Even though it wasn't the 4,000 footer I had planned on tackling when I got in the car that day, the dog and I enjoyed this forest hike among the trees and water.  It's always exciting to discover another trail.

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Sunday, May 17, 2015

Mt. Moosilauke - Moderate Hike for Major View

View from Summit of Mt. Moosilauke
Approaching the summit of Mt. Moosilauke
It's been far too long since I wrote a post.  I partly blame the long winter that kept me from my traditional early spring hiking, but I also blame this wonderful spring weather we are currently experiencing.  The long-awaited spring weather caused me to fling myself into outdoor adventures and I've been reluctant to sit inside writing.  As a result, I've had quite a few hiking adventures this month and find myself having to "catch up" on sharing them.  Where do I start?  How about with last weekend...

Over the past couple months, I've been mostly hiking small, close peaks to my house - Pawtuckaway, Mt. Major, Mt.Cardigan, and Gonic Trails, but last weekend I told Matt I needed to get up to the White Mountains and tackle a 4,000 footer.  To ease into larger hikes, I decided to go with one of the easier 4,000 footers - Mt. Moosilauke.  I haven't done this peak in probably six years, but I remember it has a wide open summit and multiple choices for ascents - ranging from moderate to very challenging.  Read below on how to replicate my adventure...

The trail is well signed
Adventure: Mt. Moosilauke via Gorge Brook Trail

Getting There:  The Gorge Brook Trail leaves from the Dartmouth Outing Club's Moosilauke Ravine Lodge.  To get there from Boston, take 1-93 North and get off at exit 32.  Turn Right onto Rt 112 West.  This will take you into the town of North Woodstock.  After 3 miles, take a left onto Rt 118 South (we missed it the first time - so if you pass Beaver Brook parking lot you've gone too far). Rt 118 winds up the mountain. After 7.2 miles, turn right on Ravine Road.  Take the dirt/gravel road to the end and park along the road. Parking is free. Once parked, walk down past the lodge toward the river.  Here you will see signs for Gorge Brook Trail.  The drive took me two hours from southern New Hampshire (2.5 from Boston).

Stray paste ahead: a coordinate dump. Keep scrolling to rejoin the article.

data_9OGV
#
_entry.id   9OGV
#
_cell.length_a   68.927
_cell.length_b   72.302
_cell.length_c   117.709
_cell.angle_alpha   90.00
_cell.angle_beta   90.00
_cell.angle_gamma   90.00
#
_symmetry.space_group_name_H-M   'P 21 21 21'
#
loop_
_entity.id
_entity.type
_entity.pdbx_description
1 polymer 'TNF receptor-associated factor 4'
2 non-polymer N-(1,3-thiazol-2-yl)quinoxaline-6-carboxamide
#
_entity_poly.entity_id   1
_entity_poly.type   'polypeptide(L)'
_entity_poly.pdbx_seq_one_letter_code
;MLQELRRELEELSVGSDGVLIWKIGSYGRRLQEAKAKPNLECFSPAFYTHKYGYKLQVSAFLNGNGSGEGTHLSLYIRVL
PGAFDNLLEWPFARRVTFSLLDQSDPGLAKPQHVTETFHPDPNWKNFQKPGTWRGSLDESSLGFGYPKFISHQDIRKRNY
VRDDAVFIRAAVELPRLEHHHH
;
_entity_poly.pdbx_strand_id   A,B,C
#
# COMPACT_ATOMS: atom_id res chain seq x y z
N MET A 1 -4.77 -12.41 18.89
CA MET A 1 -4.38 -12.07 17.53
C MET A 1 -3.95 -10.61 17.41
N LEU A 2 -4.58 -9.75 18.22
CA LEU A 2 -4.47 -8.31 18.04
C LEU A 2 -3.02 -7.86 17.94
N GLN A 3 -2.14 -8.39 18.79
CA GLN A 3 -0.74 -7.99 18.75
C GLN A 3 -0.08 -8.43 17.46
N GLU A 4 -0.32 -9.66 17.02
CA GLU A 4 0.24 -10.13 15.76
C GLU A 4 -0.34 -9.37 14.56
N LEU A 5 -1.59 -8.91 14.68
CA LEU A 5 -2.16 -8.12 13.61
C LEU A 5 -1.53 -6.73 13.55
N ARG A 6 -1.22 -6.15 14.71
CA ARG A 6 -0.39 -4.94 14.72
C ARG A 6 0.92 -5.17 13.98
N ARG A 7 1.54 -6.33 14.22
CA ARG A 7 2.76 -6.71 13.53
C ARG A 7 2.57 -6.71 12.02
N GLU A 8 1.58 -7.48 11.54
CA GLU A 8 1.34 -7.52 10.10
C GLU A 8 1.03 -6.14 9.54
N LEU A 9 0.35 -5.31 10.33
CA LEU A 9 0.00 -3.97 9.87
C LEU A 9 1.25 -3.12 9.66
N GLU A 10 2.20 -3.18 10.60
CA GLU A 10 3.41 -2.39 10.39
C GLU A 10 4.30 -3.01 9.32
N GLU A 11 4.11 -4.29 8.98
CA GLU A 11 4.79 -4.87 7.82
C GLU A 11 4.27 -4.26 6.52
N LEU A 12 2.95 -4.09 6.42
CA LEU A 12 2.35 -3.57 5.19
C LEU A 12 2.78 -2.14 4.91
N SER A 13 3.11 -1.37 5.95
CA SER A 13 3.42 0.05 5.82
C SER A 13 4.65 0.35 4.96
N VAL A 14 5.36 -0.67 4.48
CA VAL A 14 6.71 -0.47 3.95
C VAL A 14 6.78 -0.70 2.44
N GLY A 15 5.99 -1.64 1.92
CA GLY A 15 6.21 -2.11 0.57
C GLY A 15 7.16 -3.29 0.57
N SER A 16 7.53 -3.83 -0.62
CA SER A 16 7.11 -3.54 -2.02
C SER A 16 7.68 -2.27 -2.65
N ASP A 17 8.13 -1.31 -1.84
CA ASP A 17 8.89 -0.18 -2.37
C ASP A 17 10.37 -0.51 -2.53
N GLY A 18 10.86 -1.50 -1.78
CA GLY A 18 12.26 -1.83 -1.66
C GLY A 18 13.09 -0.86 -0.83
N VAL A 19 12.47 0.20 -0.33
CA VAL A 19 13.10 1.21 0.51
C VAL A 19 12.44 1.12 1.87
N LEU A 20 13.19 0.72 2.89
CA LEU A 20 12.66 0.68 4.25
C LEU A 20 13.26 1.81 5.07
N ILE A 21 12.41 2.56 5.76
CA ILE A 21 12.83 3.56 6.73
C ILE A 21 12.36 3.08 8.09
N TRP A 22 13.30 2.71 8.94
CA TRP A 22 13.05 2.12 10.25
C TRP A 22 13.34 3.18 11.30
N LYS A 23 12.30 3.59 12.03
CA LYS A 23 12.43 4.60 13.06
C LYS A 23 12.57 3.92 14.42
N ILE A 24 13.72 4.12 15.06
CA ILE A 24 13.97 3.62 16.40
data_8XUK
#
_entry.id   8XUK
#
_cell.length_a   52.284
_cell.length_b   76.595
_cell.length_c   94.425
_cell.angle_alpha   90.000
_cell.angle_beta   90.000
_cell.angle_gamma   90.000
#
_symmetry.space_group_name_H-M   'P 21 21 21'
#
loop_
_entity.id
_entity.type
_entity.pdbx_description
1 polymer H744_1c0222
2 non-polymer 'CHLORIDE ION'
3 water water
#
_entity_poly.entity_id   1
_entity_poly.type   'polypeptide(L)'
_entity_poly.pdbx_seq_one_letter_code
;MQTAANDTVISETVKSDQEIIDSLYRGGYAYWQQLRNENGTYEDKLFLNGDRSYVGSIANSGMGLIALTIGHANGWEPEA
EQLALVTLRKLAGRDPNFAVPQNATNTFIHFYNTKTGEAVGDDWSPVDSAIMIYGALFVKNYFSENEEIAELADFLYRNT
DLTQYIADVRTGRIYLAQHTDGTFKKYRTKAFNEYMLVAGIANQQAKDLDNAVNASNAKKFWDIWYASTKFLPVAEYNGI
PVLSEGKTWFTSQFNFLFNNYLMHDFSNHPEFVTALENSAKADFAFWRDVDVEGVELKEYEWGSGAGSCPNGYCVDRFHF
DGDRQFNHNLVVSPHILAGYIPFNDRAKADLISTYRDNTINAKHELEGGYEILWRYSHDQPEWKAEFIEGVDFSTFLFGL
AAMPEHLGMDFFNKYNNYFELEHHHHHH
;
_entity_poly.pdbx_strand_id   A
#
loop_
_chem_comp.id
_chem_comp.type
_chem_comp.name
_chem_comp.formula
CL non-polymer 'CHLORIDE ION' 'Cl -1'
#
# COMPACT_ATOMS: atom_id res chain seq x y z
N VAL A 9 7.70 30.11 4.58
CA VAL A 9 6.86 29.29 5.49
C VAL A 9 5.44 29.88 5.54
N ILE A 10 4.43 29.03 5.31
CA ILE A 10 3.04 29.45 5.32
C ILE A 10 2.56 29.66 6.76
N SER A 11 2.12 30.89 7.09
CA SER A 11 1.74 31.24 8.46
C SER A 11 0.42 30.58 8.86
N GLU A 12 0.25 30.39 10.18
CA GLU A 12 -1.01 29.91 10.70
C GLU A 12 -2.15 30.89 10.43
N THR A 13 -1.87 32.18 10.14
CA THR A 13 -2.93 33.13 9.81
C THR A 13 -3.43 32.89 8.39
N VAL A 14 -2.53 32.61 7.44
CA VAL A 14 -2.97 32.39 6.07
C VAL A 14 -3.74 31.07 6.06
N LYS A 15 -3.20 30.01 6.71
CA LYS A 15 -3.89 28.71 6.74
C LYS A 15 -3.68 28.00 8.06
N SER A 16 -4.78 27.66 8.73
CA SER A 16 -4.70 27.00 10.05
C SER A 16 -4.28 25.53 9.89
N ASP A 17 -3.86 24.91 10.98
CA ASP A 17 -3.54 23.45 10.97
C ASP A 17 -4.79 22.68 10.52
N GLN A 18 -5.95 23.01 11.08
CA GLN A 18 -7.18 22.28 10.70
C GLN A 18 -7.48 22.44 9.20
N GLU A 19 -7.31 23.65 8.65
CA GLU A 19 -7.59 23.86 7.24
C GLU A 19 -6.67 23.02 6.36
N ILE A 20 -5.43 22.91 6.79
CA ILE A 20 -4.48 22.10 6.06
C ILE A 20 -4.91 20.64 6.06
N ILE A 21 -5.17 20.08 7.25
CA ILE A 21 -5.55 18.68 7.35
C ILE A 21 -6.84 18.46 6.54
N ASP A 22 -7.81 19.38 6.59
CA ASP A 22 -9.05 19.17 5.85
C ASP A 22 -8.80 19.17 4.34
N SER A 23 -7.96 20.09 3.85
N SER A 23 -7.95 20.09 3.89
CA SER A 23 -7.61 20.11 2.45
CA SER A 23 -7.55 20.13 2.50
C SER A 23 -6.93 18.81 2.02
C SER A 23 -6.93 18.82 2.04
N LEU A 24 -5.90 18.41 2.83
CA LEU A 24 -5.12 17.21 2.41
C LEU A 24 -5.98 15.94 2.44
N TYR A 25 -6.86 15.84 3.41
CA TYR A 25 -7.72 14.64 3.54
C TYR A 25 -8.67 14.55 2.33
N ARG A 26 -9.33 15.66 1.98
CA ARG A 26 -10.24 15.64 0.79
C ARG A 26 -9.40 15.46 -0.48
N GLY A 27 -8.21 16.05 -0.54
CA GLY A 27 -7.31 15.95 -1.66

Trail:  Although there are multiple ascents up Mt. Moosilauke, we chose to go out and back on the Gorge Brook Trail because it is one of the easiest approaches as well as the shortest (3.7 miles each way).  The trail leaves from the lodge, crosses a bridge over the brook, and meanders up through hardwood forest. Due to it's high
Crossing Gorge Brook Trail
elevation start, the forest soon turns to evergreens.  The trail is easy to moderate as it climbs near the brook.  We discovered that it was re-routed onto the Snapper trail for a short piece but then reconnected with Gorge Brook Trail.
     Along the hike, you get a few peaks of views where the trees have been cut back.  As you climb, the evergreens get shorter and shorter. We were surprised to still have snow and ice on the trail over 4000 feet on May 17th!  Once above treeline, you can see the summit for the last quarter mile of trail.  Unlike most other White Mountain 4,000 footers, there was no slab hiking or bouldering near the summit.  It was a smooth hike (with some rocks and roots) but nothing technical.
     The summit is beautiful!  At 4,802 ft, you get 360 degree views of the surrounding valley and White Mountains.  The wind whips over the bald peak, but thanks to rock shelters, we were able to sit and enjoy our lunch with a view.

Difficulty:  Moderate

Distance: 3.7 miles one way.  7.4 miles out-and-back

- This is a perfect way to start back up on big hiking in the Whites.  The distance is substantial but the hike is
Still snow in mid-May!
only moderate difficulty.  If you had plenty of time, it would also be a great way to introduce a child or teen to big mountain hiking.  What's more, is that with relatively easy hiking, you get a top-notch view!

- Surprisingly, there was still significant snow and ice over 4,000 feet in mid May!  We were not prepared for this - and as a result got some wet ankles when we post-holed through the snowy trail.  It also made the trail slick.  In retrospect- trekking poles or microspikes would have prevented my three falls on the way down.

- The summit is completely exposed - bring multiple warm layers/windbreaker to stay warm.

- Before heading back home, stop in at Woodstock Inn and Brewery in North Woodstock for a beer and bite!

Lunch break on the summit of Mt. Moosilauke
Although it had been a few months since I tackled a 4,000 footer, I had no problem summiting Mt. Moosilauke.  Just as I remembered, the hike was pleasant and the views amazing on this beautiful New Hampshire peak!

 Please leave comments or questions below and feel free to like us on FACEBOOK!

Summit loved our hike!